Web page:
EDCUtah’s FY 16-17 Analysis Reveals Positive Economic Impact
EDCUtah recently conducted an economic impact analysis for all of its FY 16-17 project wins. According to the analysis, the 34 projects will stimulate the economy with billions of dollars in jobs and capital investment over the next 10 to 20 years.
By looking at industry benchmark job and sales multipliers on a country-level, EDCUtah was able to estimate the impact for each project win. The economic impact is based on new jobs, capital investment and compensation and the results provide insight into both direct and indirect impact. Direct impact is the committed jobs, wages, and capital investment from projects, while the indirect impact is associated jobs and sales that will be added to Utah’s economy in order to support the new businesses, such as supply chain jobs.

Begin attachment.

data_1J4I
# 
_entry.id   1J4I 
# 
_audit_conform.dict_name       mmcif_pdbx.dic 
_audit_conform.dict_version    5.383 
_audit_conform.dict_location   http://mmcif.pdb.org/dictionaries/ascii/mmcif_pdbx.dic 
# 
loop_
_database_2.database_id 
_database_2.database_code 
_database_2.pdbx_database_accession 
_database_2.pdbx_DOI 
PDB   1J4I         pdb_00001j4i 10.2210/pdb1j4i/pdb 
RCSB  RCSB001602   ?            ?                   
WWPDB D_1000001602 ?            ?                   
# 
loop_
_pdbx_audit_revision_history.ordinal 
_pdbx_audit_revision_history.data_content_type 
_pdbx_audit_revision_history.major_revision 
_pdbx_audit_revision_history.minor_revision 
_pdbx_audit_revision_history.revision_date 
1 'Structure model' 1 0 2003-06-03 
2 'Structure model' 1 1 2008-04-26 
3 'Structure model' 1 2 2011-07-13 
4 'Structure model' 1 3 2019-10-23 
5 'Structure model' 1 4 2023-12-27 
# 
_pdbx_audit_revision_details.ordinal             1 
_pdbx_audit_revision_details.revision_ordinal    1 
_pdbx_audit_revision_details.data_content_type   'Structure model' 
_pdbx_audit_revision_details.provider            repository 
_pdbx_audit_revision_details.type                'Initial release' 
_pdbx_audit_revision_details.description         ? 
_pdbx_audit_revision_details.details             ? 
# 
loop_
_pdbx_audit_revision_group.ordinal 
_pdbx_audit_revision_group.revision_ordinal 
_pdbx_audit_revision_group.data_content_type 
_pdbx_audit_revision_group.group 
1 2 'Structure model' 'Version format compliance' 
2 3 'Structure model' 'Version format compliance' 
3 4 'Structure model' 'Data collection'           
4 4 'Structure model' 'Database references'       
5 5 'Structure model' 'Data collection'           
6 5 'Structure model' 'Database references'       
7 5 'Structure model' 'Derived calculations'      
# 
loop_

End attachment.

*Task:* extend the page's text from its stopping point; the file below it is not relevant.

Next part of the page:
According to the data, Utah will see a direct impact of 9,483 new jobs over the next 10 to 20 years, and a total impact (direct and indirect) of 24,237 new jobs as a result of the 34 project wins. The compensation and wages for these jobs have a direct impact of $641,222,821 and a total impact of $1,453,665,293. Overall, the direct capital investment in Utah is estimated at $915,900,000 while the total capital investment impact reaches $4,744,429,183.
EDCUtah President and CEO Theresa Foxley commented on the successful year. “The EDCUtah team has put in extensive legwork to recruit new businesses to Utah and retain the growth of our amazing local companies. These relocation projects, in combination with company expansions, will provide significant positive impact on the Utah economy,” said Foxley. “I am grateful for the hard work of everyone on ‘Team Utah’ that contributed to these 34 project wins.”
While this impact will be spread across multiple years, Utah is already seeing a positive economic impact from the new businesses in terms of hiring and capital investment. EDCUtah looks forward to seeing all of the committed jobs and capital investment come to fruition and the positive impact they each will have on Utah’s economy.
photo: EDCUtah staff at the 2017 Annual Meeting